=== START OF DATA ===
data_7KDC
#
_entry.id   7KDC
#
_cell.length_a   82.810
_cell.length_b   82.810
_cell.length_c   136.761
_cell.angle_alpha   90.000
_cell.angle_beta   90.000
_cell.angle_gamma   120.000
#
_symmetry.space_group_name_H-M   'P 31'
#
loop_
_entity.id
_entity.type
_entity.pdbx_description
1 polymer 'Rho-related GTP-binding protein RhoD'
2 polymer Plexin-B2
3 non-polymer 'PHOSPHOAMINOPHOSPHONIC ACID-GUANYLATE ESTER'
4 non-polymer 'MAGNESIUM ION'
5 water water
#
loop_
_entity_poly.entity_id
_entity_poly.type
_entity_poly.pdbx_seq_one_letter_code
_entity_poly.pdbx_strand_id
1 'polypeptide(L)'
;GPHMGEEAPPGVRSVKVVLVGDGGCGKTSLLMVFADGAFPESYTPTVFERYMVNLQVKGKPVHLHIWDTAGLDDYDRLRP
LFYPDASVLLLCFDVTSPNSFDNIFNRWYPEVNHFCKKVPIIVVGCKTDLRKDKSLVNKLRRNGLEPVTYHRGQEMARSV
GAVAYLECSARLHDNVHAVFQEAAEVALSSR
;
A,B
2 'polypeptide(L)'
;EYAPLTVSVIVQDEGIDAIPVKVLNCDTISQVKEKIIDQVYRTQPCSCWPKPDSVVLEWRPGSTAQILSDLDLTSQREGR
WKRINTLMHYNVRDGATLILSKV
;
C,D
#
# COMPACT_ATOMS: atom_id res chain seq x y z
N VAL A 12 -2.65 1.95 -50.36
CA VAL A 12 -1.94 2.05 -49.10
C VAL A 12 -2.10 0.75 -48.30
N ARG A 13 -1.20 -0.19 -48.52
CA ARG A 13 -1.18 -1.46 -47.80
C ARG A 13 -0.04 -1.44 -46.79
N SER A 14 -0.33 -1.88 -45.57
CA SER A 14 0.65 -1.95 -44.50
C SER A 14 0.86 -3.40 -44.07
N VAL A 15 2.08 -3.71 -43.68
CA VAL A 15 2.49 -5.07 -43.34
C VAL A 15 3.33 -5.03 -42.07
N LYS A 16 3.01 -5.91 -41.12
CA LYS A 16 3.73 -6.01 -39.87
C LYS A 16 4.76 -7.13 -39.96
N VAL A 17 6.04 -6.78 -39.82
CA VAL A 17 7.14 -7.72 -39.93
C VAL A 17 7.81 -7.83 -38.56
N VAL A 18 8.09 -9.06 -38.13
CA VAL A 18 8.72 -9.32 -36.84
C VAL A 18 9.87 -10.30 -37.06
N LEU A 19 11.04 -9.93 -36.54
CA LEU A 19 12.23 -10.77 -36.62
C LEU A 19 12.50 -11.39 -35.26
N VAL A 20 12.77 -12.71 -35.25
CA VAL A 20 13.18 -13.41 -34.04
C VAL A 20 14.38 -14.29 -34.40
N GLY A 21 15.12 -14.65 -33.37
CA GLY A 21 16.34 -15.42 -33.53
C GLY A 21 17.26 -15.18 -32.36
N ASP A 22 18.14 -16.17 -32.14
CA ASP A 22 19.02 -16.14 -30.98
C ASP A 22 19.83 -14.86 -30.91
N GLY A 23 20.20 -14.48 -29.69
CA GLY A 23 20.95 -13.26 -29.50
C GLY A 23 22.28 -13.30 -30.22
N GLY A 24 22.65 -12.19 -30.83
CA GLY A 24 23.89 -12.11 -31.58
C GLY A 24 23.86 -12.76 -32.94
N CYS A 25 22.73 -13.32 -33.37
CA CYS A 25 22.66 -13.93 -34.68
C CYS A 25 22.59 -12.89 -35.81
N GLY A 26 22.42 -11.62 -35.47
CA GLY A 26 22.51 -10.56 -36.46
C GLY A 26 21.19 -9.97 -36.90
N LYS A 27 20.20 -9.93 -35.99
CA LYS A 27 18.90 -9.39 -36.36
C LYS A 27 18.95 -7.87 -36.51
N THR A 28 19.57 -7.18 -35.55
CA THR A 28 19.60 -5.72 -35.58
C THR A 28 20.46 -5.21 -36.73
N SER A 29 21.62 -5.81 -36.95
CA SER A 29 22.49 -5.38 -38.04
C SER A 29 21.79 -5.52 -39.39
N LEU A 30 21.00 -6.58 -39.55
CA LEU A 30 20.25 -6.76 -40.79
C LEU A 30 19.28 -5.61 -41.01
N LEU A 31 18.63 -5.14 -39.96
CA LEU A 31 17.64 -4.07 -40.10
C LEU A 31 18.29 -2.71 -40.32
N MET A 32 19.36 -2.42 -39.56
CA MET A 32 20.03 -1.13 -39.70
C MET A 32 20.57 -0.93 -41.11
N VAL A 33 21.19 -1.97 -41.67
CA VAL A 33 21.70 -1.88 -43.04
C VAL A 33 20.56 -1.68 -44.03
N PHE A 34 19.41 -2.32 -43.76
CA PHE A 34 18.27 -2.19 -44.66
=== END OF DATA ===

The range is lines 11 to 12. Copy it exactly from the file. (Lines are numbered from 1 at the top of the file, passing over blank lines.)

#
_symmetry.space_group_name_H-M   'P 31'